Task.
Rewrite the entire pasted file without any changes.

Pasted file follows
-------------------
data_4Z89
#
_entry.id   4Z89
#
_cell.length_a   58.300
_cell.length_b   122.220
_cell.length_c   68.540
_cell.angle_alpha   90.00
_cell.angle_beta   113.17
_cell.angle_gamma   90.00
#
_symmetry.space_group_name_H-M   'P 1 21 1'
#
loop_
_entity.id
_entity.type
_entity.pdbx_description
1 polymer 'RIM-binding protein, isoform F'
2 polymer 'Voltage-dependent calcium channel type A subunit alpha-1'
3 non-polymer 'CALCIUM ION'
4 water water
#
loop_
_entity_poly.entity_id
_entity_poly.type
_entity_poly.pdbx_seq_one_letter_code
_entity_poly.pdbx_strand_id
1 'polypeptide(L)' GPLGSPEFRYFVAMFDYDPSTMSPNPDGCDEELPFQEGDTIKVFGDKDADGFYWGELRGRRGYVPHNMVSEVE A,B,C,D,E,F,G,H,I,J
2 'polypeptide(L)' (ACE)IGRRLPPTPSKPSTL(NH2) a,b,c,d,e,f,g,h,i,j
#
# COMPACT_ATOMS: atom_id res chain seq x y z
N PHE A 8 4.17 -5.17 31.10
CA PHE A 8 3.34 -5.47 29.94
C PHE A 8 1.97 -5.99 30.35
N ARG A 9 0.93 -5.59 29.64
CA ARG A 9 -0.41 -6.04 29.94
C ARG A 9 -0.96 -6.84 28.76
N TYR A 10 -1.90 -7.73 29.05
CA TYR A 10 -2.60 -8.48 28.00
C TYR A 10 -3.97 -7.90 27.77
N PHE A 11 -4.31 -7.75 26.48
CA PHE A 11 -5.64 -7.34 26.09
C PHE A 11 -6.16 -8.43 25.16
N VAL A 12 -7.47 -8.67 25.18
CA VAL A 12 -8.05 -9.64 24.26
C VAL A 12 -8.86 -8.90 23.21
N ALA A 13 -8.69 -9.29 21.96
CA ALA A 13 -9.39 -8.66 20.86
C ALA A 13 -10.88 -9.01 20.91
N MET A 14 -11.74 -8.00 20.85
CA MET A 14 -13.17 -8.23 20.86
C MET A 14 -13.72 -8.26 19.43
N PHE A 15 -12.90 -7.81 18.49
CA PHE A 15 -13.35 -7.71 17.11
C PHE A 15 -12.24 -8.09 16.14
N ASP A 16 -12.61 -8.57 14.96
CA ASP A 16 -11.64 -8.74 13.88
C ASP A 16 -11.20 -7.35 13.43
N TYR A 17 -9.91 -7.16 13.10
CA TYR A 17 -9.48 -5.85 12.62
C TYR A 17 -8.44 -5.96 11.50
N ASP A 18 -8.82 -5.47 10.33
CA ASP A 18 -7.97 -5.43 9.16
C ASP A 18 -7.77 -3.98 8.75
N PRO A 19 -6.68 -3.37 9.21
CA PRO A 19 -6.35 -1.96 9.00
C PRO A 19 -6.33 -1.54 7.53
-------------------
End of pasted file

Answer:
data_4Z89
#
_entry.id   4Z89
#
_cell.length_a   58.300
_cell.length_b   122.220
_cell.length_c   68.540
_cell.angle_alpha   90.00
_cell.angle_beta   113.17
_cell.angle_gamma   90.00
#
_symmetry.space_group_name_H-M   'P 1 21 1'
#
loop_
_entity.id
_entity.type
_entity.pdbx_description
1 polymer 'RIM-binding protein, isoform F'
2 polymer 'Voltage-dependent calcium channel type A subunit alpha-1'
3 non-polymer 'CALCIUM ION'
4 water water
#
loop_
_entity_poly.entity_id
_entity_poly.type
_entity_poly.pdbx_seq_one_letter_code
_entity_poly.pdbx_strand_id
1 'polypeptide(L)' GPLGSPEFRYFVAMFDYDPSTMSPNPDGCDEELPFQEGDTIKVFGDKDADGFYWGELRGRRGYVPHNMVSEVE A,B,C,D,E,F,G,H,I,J
2 'polypeptide(L)' (ACE)IGRRLPPTPSKPSTL(NH2) a,b,c,d,e,f,g,h,i,j
#
# COMPACT_ATOMS: atom_id res chain seq x y z
N PHE A 8 4.17 -5.17 31.10
CA PHE A 8 3.34 -5.47 29.94
C PHE A 8 1.97 -5.99 30.35
N ARG A 9 0.93 -5.59 29.64
CA ARG A 9 -0.41 -6.04 29.94
C ARG A 9 -0.96 -6.84 28.76
N TYR A 10 -1.90 -7.73 29.05
CA TYR A 10 -2.60 -8.48 28.00
C TYR A 10 -3.97 -7.90 27.77
N PHE A 11 -4.31 -7.75 26.48
CA PHE A 11 -5.64 -7.34 26.09
C PHE A 11 -6.16 -8.43 25.16
N VAL A 12 -7.47 -8.67 25.18
CA VAL A 12 -8.05 -9.64 24.26
C VAL A 12 -8.86 -8.90 23.21
N ALA A 13 -8.69 -9.29 21.96
CA ALA A 13 -9.39 -8.66 20.86
C ALA A 13 -10.88 -9.01 20.91
N MET A 14 -11.74 -8.00 20.85
CA MET A 14 -13.17 -8.23 20.86
C MET A 14 -13.72 -8.26 19.43
N PHE A 15 -12.90 -7.81 18.49
CA PHE A 15 -13.35 -7.71 17.11
C PHE A 15 -12.24 -8.09 16.14
N ASP A 16 -12.61 -8.57 14.96
CA ASP A 16 -11.64 -8.74 13.88
C ASP A 16 -11.20 -7.35 13.43
N TYR A 17 -9.91 -7.16 13.10
CA TYR A 17 -9.48 -5.85 12.62
C TYR A 17 -8.44 -5.96 11.50
N ASP A 18 -8.82 -5.47 10.33
CA ASP A 18 -7.97 -5.43 9.16
C ASP A 18 -7.77 -3.98 8.75
N PRO A 19 -6.68 -3.37 9.21
CA PRO A 19 -6.35 -1.96 9.00
C PRO A 19 -6.33 -1.54 7.53